EK: Is there any way to avoid this?
RL: The most important thing is not to smoke. It is also important to reduce the risk of cardiovascular disease and follow a healthy diet, such as the Mediterranean diet: a diet rich in fruits, vegetables, fish and legumes. There is no evidence that if you have a healthy fundus, taking vitamins will help prevent AMD. It is important to screen people who are at higher risk on a regular basis, i.e. the older population, and the fundus is examined during any check-up.
EK: What treatment do you recommend?
RL: No treatment is required for early macular degeneration. The use of special combined vitamin preparations is recommended if someone has moderate macular degeneration, or when one of the eyes has been diagnosed with advanced macular degeneration. In clinical trials, taking these products helped reduced the risk of vision loss, or, if the patient already had vision loss in one eye, it reduced the risk of it in the other eye.
EK: But at what intervals should we look at the early-stage condition to know more about whether it is progressing over time?
RL: In early macular degeneration, no more frequent monitoring is required than in any other healthy adult. With the intermediate form, a check-up examination is recommended every 6-24 months, and if you experience any symptoms, regular self-monitoring at this stage with the help of a special grid, the Amsler grid, is also recommended.
Some more thoughts on treatment: The first-line and most effective treatment for 'wet' type macular degeneration is currently intravitreal anti-VEGF injection. In this case, the patients receive the injections into the inside of the eye, the vitreous space, where the active substance inhibits the formation of the abovementioned abnormal blood vessels and reduces any swelling that has already developed. Based on clinical studies, in most patients treatment helped prevent further significant visual impairment, and improvement was seen in approximately one-third of patients. There is currently no known effective treatment for advanced dry macular degeneration.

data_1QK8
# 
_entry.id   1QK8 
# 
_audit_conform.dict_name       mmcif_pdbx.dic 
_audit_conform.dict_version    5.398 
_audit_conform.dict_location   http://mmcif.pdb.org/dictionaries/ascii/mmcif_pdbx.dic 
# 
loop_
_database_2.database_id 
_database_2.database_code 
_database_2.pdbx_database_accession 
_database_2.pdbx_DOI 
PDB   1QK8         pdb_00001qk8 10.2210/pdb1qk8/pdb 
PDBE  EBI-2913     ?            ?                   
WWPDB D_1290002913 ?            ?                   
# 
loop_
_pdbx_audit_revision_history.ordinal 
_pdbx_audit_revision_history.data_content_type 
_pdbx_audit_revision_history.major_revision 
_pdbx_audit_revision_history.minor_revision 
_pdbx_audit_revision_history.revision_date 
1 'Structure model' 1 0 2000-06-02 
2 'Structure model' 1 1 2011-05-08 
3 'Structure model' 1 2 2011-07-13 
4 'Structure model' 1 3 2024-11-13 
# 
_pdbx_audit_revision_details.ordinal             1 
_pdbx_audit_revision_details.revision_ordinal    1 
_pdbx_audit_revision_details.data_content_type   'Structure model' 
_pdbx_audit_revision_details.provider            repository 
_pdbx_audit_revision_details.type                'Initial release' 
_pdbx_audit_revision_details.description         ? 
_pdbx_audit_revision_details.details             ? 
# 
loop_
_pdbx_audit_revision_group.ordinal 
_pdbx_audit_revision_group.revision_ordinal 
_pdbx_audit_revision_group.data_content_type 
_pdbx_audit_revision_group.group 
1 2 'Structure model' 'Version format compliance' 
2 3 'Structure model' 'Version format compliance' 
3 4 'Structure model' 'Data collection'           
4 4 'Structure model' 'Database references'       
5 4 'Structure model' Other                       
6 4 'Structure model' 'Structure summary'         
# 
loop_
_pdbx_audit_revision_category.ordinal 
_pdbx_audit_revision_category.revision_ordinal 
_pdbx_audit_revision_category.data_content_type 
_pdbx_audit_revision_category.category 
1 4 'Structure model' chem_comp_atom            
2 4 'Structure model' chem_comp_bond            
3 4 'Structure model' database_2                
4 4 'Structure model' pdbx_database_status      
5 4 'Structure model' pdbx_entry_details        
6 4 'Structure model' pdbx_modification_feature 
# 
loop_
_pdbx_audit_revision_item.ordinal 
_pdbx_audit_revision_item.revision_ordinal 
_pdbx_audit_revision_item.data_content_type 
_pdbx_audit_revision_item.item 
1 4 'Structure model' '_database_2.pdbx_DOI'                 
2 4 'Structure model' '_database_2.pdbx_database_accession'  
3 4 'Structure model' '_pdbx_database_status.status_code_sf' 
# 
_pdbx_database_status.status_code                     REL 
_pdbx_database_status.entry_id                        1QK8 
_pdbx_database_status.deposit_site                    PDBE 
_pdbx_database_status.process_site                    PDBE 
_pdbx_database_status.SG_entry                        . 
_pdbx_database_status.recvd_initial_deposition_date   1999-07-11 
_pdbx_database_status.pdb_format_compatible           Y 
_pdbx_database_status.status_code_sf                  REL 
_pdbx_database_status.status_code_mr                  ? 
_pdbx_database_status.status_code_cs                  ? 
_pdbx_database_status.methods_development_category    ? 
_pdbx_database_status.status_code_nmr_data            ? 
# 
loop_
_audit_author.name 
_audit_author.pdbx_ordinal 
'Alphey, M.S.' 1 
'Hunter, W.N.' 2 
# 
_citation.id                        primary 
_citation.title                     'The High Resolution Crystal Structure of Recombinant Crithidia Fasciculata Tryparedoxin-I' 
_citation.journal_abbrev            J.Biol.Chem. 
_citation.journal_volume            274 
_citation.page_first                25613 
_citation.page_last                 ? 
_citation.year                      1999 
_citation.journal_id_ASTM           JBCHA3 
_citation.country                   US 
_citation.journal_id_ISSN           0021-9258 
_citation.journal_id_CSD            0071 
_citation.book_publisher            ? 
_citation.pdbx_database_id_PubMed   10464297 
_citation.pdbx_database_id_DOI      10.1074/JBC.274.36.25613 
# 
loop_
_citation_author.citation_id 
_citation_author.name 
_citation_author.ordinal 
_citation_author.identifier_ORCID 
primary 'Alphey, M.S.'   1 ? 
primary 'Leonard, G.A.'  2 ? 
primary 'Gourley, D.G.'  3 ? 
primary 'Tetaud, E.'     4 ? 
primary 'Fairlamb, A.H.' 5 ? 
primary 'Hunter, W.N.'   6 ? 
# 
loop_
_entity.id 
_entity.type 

EK: I have a friend who is struggling with this condition, and uses an eye drop called COSOPT every day. My mother takes Makula complex capsules on a daily basis. Are these products able to stop or at least slow down the condition?
RL: COSOPT eye drops are used to relieve intraocular pressure (IOP) and treat cataracts. They are not used to treat macular degeneration. The Makula complex is recommended as a special combined vitamin product for intermediate macular degeneration, or when one of the eyes has been diagnosed with advanced macular degeneration.
EK: At the start of our conversation, you mentioned genetic factors. If my mum has this condition, can I expect to develop it too?
RL: If there is a family history of the condition, then there is a higher risk that you will develop it as well.
EK: Uh-oh! Then I'm going to open the RMC SmartClinic app and make an appointment for my next check-up!